The U.S. Supreme Court today ruled today that businesses can object on religious grounds to providing contraceptive coverage to its employees as mandated by the Affordable Care Act, The Chicago Tribune reports. The decision came down to a 5-4 vote, with the justices dividing along ideological lines:
In a majority opinion by conservative Justice Samuel Alito, the court said the ruling applies only to the birth control mandate and does not mean companies would necessarily succeed if they made similar claims to other insurance requirements, such as vaccinations and drug transfusions.
In the majority opinion, Alito indicated that employees could still be able to obtain the birth control coverage via an accommodation to the mandate that the Obama administration has already introduced for religious-affiliated nonprofits. The accommodation allows health insurance companies to provide the coverage without the employer being involved in the process.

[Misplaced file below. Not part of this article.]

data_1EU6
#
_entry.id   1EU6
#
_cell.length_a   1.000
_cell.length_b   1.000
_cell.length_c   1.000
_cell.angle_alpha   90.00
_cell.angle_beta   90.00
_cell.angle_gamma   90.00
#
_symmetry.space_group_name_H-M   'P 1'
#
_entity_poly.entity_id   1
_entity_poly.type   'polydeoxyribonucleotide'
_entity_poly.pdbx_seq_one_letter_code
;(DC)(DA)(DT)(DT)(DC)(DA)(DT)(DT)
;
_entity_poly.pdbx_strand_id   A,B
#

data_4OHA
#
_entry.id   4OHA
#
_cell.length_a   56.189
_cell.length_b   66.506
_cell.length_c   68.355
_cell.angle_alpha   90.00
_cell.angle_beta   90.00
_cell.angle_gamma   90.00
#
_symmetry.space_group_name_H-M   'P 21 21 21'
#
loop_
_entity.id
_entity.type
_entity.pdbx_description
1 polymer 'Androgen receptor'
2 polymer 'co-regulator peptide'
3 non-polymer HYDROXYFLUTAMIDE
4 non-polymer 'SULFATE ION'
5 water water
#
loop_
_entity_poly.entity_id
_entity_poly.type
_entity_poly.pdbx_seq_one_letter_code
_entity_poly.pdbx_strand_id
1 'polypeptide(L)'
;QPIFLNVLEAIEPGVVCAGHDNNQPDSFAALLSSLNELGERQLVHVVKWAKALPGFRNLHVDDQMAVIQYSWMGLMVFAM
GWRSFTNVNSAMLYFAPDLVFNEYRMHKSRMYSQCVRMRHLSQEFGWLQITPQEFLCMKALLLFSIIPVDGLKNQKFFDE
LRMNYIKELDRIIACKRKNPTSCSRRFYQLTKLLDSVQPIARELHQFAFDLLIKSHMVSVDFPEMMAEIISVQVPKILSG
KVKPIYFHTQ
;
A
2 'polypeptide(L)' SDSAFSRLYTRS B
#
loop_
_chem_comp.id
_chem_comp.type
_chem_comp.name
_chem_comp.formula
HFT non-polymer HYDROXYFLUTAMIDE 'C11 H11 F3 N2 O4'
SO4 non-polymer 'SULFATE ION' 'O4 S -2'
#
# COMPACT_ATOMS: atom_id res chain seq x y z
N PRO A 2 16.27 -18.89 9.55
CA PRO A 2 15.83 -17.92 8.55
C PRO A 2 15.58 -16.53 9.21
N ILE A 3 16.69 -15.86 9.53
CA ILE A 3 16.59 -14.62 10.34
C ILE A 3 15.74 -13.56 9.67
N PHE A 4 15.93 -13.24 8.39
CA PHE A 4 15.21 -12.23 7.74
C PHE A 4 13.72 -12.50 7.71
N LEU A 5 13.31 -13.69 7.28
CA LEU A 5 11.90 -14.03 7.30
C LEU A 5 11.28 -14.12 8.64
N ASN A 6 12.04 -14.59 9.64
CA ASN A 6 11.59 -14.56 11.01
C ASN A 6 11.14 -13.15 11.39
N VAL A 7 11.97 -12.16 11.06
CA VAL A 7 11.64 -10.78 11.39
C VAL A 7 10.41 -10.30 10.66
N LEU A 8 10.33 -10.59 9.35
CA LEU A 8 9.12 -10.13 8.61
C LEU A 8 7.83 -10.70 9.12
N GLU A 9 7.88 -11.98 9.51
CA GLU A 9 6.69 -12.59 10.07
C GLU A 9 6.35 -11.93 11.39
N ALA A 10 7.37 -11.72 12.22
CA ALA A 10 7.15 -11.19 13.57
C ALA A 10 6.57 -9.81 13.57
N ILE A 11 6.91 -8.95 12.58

Under the accommodation, eligible non-profits must provide a "self certification", described by one lower court judge as a "permission slip" authorizing insurance companies to provide the coverage. The accommodation is itself the subject of a separate legal challenge.
As Towleroad contributor Lisa Keen previously pointed out, The Hobby Lobby case is of particular concern from an LGBT perspective because some have believed that a ruling in favor of Hobby Lobby could later be used by employers seeking exemptions on religious grounds from providing health benefits to LGBT employees “such as coverage for the same-sex spouses or partners of employees, reproductive services for lesbian couples, testing and treatment for men at risk of HIV infection, [and] transgender treatment for people with gender dysphoria.”
Stay tuned for Towleroad legal analyst Ari Ezra Waldman’s in-depth analysis of the Hobby Lobby ruling later today.
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